Some of the isotopes used for this purpose are uranium-238, uranium-235 and potassium-40, each of which has a half-life of more than a million years.Unfortunately, these elements don't exist in dinosaur fossils themselves.to time that is used by geologists, paleontologists and other earth scientists to describe the timing and relationships between events that have occurred during the history of the Earth.The table of geologic time spans presented here agrees with the dates and nomenclature proposed by the International Commission on Evidence from radiometric dating indicates that the Earth is about 4.570 billion years old.
Different spans of time on the time scale are usually delimited by major geological or period is defined by the Cretaceous Tertiary extinction event, which marked the demise of the dinosaurs and of many marine species.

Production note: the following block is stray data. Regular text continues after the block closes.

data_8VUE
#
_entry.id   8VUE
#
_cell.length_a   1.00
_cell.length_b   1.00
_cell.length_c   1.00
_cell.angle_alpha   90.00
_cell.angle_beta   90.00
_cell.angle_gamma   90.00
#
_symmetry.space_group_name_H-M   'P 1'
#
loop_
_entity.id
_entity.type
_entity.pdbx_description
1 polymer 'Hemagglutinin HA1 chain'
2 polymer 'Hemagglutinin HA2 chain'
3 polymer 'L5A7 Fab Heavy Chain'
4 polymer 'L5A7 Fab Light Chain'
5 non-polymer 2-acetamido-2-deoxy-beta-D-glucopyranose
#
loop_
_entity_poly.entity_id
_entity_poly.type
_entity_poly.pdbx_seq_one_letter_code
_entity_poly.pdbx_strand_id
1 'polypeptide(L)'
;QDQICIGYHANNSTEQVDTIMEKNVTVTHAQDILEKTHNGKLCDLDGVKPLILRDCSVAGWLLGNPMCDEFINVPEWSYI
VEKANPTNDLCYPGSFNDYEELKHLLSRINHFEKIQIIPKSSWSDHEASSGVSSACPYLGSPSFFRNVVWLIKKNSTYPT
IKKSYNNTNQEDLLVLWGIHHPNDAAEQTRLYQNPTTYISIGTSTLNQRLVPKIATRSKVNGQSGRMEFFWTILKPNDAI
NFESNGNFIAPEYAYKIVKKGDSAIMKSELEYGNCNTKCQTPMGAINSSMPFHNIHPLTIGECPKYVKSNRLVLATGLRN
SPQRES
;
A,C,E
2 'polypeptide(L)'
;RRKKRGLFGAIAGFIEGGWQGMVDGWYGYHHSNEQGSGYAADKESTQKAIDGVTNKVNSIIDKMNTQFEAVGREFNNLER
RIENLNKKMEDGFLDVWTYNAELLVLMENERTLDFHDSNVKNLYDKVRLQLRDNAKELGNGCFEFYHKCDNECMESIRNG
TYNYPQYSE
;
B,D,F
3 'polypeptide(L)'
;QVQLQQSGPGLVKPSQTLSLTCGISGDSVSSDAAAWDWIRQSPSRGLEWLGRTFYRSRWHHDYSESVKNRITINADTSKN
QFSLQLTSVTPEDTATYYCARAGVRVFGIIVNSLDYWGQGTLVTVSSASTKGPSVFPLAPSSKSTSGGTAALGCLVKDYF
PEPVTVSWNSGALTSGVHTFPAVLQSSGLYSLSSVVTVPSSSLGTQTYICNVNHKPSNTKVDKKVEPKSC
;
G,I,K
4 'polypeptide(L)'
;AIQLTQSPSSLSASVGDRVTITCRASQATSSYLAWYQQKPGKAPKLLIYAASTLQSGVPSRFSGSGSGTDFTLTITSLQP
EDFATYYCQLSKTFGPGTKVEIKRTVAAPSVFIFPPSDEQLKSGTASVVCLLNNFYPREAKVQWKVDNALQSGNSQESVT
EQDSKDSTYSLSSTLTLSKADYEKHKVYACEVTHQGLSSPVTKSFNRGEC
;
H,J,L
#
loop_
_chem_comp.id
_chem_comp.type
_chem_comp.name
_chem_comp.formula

Dinosaur bones, on the other hand, are millions of years old -- some fossils are billions of years old.
To determine the ages of these specimens, scientists need an isotope with a very long half-life.
If, in the year AD 1600, you had asked an educated European how old the planet Earth was and to recount its history he would have said that it was about 6000 years old and that its ancient history was given by the biblical account in Genesis.
If you asked the same question of an educated European in AD 1900 you would have received a quite different answer.